|The archaeological site of|
|Polyrinia was one of the most important cities-states of the Western Crete.It was built amphitheatrically on top of the hill (418 m altitude) with a commanding view of both the Cretan and the Libyan sea, located 49 km from Hania and 6 km from Kissamos . |
The history of Polyrinia starts in the Minoan period and continues to the present day.
It was the most fortified city of ancient Crete and commanded all the western coast of the island.
The inhabitants were probably sheepherders, something reflected to the name of the city (Poly=many, rin(e)a=sheep in Greek).The emblem of the city was the bull and the head of the bull was represented on the one side of Polyrinia's coin.
The church of the Holy Fathers
|On the acropolis of Polyrinia was a temple dedicated to Artemis. Stones from the temple have been used for the building of the church of the Holy Fathers, that was built in 1894 and it is located where the temple used to be. |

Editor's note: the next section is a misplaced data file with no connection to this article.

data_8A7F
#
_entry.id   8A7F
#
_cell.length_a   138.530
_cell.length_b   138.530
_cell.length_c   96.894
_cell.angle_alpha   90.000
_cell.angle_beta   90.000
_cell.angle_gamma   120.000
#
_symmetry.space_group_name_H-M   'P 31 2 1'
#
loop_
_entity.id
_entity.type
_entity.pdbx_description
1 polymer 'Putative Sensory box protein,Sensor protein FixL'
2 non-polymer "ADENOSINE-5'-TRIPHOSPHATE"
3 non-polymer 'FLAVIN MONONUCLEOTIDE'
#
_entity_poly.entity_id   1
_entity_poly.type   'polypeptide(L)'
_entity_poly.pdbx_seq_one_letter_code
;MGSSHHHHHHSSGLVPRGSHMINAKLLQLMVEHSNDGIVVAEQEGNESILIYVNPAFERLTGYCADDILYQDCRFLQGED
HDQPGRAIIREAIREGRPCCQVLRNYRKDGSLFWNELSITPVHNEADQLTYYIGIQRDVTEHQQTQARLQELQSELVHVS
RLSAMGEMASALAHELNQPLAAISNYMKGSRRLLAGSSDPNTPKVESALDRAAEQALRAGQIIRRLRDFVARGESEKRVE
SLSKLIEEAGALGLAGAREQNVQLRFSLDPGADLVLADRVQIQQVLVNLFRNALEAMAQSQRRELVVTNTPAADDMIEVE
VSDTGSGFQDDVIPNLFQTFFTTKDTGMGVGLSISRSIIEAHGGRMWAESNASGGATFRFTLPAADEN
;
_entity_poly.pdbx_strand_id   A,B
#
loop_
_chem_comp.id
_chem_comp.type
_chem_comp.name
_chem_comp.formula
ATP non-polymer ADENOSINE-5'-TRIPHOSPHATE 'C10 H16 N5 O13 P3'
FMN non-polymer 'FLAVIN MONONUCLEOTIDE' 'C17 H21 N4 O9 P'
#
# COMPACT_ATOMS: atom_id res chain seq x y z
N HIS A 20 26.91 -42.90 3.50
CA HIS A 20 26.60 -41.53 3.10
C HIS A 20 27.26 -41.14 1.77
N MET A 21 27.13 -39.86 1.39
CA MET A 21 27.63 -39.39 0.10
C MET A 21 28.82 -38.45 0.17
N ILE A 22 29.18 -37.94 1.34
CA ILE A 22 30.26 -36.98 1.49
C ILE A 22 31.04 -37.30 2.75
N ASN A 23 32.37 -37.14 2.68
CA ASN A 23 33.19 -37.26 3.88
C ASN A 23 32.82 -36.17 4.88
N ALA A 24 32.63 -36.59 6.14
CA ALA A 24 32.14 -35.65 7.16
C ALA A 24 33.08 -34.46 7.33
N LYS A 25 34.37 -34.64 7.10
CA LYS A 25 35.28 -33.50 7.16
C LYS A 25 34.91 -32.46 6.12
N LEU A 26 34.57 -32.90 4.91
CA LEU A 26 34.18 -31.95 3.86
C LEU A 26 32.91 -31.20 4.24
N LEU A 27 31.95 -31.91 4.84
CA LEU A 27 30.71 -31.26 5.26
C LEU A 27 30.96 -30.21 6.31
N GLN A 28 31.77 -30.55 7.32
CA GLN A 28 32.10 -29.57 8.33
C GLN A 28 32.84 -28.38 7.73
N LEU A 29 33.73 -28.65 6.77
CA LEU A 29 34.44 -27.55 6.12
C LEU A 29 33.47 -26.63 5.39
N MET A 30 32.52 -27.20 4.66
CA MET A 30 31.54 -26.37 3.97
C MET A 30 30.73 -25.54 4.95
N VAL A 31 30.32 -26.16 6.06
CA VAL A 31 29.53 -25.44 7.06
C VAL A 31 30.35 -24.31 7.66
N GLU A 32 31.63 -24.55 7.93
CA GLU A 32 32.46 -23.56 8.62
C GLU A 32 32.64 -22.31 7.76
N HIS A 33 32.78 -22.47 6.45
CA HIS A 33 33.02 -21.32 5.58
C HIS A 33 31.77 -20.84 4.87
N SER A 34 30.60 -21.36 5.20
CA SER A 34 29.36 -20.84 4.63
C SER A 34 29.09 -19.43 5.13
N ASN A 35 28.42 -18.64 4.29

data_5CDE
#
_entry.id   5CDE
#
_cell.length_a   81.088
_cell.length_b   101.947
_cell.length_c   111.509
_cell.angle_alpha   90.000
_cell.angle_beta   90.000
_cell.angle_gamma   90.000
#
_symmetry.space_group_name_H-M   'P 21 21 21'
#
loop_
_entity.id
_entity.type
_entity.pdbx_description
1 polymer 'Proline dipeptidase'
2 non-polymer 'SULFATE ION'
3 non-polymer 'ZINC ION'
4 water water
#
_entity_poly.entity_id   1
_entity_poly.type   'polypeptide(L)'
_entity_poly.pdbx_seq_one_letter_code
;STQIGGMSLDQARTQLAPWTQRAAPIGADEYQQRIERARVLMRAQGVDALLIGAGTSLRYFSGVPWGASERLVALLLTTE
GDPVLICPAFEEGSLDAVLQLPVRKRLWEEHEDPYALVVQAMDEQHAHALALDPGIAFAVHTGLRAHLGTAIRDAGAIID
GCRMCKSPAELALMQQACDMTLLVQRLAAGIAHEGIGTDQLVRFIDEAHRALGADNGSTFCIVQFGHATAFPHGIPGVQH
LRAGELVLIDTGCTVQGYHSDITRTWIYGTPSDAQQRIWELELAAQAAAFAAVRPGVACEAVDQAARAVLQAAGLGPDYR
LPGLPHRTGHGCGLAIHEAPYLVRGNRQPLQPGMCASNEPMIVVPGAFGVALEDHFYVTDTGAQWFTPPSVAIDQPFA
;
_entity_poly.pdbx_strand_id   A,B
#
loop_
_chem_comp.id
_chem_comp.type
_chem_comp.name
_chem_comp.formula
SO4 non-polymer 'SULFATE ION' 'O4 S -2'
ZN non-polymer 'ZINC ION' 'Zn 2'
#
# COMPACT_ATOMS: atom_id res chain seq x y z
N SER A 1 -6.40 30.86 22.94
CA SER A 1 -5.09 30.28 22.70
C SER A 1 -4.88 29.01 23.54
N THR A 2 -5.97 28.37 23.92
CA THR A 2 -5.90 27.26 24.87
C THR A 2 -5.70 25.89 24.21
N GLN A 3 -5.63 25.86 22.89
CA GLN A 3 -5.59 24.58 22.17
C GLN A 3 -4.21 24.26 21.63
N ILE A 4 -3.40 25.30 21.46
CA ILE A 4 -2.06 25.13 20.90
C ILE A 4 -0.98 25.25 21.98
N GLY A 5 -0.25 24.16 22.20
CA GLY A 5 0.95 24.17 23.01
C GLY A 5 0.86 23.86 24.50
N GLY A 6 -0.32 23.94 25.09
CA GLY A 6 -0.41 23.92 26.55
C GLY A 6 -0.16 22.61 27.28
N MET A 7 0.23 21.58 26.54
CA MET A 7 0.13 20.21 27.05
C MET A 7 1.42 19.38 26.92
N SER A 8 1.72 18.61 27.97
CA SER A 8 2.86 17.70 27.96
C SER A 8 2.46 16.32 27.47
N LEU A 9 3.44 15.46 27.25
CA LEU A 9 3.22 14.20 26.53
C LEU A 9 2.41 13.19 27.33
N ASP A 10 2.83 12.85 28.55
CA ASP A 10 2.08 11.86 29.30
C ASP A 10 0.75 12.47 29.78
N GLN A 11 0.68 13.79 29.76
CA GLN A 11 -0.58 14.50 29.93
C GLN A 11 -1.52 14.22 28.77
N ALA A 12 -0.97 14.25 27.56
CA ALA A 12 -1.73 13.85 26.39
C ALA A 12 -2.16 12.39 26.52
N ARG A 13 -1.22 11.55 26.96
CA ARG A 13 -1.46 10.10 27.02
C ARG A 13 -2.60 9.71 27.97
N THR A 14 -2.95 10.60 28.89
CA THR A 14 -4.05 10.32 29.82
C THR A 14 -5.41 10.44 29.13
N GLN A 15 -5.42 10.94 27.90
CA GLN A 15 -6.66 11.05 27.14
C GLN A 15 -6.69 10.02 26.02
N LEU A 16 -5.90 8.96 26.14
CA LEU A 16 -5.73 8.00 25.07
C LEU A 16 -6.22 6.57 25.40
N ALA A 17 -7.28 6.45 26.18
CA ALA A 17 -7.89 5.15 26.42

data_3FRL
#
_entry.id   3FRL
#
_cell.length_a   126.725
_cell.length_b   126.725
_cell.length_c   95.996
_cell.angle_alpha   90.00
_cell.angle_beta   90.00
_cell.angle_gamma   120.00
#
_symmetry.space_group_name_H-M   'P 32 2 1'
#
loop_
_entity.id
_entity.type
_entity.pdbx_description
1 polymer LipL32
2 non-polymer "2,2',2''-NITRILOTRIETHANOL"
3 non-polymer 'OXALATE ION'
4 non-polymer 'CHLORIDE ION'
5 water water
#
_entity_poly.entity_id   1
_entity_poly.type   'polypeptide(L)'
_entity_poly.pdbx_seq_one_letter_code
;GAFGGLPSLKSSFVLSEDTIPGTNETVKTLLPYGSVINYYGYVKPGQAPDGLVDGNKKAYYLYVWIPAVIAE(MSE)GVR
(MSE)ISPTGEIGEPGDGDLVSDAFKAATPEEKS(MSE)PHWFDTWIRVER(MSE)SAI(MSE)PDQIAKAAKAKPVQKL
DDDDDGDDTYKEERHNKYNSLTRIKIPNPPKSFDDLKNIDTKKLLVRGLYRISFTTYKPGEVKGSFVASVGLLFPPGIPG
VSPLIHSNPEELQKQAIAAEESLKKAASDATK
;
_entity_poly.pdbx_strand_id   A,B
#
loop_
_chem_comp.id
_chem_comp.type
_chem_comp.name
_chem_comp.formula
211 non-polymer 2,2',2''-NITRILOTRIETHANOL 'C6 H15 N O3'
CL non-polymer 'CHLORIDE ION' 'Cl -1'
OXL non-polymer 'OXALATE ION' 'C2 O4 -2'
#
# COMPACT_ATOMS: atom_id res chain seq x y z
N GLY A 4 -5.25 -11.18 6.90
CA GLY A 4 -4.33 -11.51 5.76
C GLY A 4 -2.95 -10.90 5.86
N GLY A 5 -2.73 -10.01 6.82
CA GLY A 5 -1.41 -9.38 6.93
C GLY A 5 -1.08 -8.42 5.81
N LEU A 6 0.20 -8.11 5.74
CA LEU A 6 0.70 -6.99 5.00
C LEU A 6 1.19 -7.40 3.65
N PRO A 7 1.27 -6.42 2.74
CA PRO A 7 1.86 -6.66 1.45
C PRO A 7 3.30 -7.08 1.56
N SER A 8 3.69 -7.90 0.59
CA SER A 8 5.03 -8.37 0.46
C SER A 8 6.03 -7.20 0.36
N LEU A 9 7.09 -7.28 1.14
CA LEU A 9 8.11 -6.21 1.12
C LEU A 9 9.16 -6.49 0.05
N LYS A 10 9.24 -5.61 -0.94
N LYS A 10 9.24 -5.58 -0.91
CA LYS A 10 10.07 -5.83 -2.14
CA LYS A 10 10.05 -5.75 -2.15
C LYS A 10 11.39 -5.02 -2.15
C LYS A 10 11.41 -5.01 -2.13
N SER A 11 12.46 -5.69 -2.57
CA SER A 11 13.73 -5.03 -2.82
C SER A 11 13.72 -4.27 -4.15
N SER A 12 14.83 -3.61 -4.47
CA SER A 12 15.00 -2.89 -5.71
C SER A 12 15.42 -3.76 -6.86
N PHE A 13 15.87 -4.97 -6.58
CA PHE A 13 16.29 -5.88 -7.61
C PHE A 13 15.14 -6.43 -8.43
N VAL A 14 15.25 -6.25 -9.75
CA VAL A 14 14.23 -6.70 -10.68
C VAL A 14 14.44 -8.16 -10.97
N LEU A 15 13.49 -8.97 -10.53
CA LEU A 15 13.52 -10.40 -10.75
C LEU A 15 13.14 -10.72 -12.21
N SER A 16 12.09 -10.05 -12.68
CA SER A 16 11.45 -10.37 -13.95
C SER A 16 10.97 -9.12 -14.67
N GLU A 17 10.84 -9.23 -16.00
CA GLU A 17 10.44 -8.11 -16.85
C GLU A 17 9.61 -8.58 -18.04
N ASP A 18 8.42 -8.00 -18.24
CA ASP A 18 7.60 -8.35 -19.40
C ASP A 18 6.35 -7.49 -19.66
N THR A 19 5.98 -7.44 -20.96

The altar of the ancient temple is part of the eastern wall of the altar of the new temple. Many inscripted rocks containing treaties and dedications are incorporated to the walls of the church.
|According to the legend, Agamemnon stopped in Crete returning back from Troy in order to make a sacrifice in Polyrinia. He anchored his ships in Honi (today Nopigia). When performing the sacrifice however, he saw from the temple his ships being burned by his war prisoners down to the sea and had to leave before finishing.|
There has been no extended excavations in Polyrinia since 1938. As a result today's visible ruins are the topmost "layer" dated to the Roman or medieval ages. The walls surrounding the top of the hill were built on the top of the previous ones. The walls have been modified in every period and have parts representing the Hellenic, Roman, Byzantine and Venetian technic.|